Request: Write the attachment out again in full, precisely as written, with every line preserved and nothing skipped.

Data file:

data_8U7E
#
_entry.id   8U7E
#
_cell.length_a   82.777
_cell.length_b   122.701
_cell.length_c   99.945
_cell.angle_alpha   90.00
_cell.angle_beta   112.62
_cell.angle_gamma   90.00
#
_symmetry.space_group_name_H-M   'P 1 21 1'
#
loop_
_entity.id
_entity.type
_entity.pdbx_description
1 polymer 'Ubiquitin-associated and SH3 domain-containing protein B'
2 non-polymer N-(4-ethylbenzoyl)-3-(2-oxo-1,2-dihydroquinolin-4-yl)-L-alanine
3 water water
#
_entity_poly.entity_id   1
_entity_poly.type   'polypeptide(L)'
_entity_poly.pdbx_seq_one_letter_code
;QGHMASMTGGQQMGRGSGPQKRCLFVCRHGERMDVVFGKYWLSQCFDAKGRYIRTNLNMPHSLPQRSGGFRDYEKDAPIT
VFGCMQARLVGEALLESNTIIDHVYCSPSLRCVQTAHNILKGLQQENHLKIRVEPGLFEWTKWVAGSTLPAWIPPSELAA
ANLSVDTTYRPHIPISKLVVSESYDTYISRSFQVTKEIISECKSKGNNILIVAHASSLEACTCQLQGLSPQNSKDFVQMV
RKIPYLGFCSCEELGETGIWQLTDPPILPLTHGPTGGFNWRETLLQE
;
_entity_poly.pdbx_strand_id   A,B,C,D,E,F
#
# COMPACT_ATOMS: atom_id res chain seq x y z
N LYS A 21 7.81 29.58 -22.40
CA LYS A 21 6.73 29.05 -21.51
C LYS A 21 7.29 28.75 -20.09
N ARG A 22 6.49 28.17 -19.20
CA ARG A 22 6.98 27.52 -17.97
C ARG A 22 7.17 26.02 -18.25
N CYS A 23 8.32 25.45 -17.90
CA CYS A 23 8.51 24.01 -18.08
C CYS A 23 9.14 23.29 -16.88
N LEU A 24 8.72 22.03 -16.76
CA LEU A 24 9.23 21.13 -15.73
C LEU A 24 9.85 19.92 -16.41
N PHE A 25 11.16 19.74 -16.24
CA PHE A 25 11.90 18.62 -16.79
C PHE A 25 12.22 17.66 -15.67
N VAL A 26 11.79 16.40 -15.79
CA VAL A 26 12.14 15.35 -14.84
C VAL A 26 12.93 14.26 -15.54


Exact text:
data_8U7E
#
_entry.id   8U7E
#
_cell.length_a   82.777
_cell.length_b   122.701
_cell.length_c   99.945
_cell.angle_alpha   90.00
_cell.angle_beta   112.62
_cell.angle_gamma   90.00
#
_symmetry.space_group_name_H-M   'P 1 21 1'
#
loop_
_entity.id
_entity.type
_entity.pdbx_description
1 polymer 'Ubiquitin-associated and SH3 domain-containing protein B'
2 non-polymer N-(4-ethylbenzoyl)-3-(2-oxo-1,2-dihydroquinolin-4-yl)-L-alanine
3 water water
#
_entity_poly.entity_id   1
_entity_poly.type   'polypeptide(L)'
_entity_poly.pdbx_seq_one_letter_code
;QGHMASMTGGQQMGRGSGPQKRCLFVCRHGERMDVVFGKYWLSQCFDAKGRYIRTNLNMPHSLPQRSGGFRDYEKDAPIT
VFGCMQARLVGEALLESNTIIDHVYCSPSLRCVQTAHNILKGLQQENHLKIRVEPGLFEWTKWVAGSTLPAWIPPSELAA
ANLSVDTTYRPHIPISKLVVSESYDTYISRSFQVTKEIISECKSKGNNILIVAHASSLEACTCQLQGLSPQNSKDFVQMV
RKIPYLGFCSCEELGETGIWQLTDPPILPLTHGPTGGFNWRETLLQE
;
_entity_poly.pdbx_strand_id   A,B,C,D,E,F
#
# COMPACT_ATOMS: atom_id res chain seq x y z
N LYS A 21 7.81 29.58 -22.40
CA LYS A 21 6.73 29.05 -21.51
C LYS A 21 7.29 28.75 -20.09
N ARG A 22 6.49 28.17 -19.20
CA ARG A 22 6.98 27.52 -17.97
C ARG A 22 7.17 26.02 -18.25
N CYS A 23 8.32 25.45 -17.90
CA CYS A 23 8.51 24.01 -18.08
C CYS A 23 9.14 23.29 -16.88
N LEU A 24 8.72 22.03 -16.76
CA LEU A 24 9.23 21.13 -15.73
C LEU A 24 9.85 19.92 -16.41
N PHE A 25 11.16 19.74 -16.24
CA PHE A 25 11.90 18.62 -16.79
C PHE A 25 12.22 17.66 -15.67
N VAL A 26 11.79 16.40 -15.79
CA VAL A 26 12.14 15.35 -14.84
C VAL A 26 12.93 14.26 -15.54